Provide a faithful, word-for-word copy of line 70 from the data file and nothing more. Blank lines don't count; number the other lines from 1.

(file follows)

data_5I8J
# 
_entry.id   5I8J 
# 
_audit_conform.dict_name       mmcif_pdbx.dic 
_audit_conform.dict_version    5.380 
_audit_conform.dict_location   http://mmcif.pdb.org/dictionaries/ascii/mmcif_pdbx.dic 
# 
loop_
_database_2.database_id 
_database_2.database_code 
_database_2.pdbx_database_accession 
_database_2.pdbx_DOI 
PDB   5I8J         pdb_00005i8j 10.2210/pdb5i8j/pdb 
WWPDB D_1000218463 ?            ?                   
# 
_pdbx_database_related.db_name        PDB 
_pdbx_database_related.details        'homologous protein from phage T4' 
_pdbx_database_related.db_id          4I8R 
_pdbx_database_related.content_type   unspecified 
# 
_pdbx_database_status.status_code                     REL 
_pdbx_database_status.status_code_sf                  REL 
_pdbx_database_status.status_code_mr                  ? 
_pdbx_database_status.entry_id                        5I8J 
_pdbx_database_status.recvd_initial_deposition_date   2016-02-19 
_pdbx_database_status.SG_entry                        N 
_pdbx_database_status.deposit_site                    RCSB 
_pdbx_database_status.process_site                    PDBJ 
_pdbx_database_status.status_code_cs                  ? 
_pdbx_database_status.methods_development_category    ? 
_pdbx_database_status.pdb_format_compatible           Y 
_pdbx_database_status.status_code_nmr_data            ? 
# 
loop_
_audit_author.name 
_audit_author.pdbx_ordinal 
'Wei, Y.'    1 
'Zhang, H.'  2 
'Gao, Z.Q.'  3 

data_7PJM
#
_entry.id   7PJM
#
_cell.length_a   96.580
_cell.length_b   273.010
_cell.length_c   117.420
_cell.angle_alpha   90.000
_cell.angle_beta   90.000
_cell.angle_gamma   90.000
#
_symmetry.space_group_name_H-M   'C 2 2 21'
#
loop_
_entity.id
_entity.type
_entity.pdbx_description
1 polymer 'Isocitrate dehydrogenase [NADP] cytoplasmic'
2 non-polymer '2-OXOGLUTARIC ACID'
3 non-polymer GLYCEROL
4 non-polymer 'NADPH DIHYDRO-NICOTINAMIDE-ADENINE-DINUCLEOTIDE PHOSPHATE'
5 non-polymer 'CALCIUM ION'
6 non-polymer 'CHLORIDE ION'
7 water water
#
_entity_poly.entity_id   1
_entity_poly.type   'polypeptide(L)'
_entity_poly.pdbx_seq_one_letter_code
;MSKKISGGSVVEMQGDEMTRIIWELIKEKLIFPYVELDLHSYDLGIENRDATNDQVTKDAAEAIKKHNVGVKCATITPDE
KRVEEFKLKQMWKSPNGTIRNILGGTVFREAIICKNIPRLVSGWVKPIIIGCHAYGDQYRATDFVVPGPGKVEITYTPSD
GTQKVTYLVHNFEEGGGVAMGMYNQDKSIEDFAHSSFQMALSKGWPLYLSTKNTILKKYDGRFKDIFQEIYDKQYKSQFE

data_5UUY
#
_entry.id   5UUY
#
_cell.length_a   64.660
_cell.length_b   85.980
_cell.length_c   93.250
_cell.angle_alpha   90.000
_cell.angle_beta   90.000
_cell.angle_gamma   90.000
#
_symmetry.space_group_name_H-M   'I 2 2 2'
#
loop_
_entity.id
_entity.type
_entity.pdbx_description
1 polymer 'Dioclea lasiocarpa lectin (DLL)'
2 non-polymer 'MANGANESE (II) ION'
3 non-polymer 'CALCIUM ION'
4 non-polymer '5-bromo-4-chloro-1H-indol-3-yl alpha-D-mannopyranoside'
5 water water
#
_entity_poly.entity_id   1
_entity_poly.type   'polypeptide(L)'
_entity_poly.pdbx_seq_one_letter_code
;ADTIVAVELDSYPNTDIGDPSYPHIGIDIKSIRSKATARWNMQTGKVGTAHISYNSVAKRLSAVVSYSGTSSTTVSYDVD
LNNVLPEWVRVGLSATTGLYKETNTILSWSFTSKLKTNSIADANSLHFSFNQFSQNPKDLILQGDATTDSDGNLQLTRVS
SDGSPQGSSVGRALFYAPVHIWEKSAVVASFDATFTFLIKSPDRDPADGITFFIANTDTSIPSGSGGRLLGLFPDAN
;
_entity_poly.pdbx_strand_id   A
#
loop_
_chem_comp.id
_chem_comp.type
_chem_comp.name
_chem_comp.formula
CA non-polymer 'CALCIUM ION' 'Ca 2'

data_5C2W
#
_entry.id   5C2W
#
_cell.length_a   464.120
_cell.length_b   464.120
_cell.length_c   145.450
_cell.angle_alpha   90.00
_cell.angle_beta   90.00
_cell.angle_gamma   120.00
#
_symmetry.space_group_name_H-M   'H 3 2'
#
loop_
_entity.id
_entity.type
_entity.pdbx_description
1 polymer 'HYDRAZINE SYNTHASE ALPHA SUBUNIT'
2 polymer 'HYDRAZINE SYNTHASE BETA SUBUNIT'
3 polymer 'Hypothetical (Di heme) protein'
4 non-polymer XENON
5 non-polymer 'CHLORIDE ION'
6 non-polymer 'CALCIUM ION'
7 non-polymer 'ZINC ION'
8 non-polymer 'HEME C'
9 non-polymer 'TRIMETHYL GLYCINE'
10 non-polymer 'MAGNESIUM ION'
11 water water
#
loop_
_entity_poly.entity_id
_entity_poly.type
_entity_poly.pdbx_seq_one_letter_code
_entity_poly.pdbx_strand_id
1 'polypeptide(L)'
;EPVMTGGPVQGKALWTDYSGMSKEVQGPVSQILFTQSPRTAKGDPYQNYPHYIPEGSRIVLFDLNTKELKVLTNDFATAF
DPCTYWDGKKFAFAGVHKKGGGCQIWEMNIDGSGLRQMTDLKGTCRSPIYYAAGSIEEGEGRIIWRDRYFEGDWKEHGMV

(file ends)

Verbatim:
KRVEEFKLKQMWKSPNGTIRNILGGTVFREAIICKNIPRLVSGWVKPIIIGCHAYGDQYRATDFVVPGPGKVEITYTPSD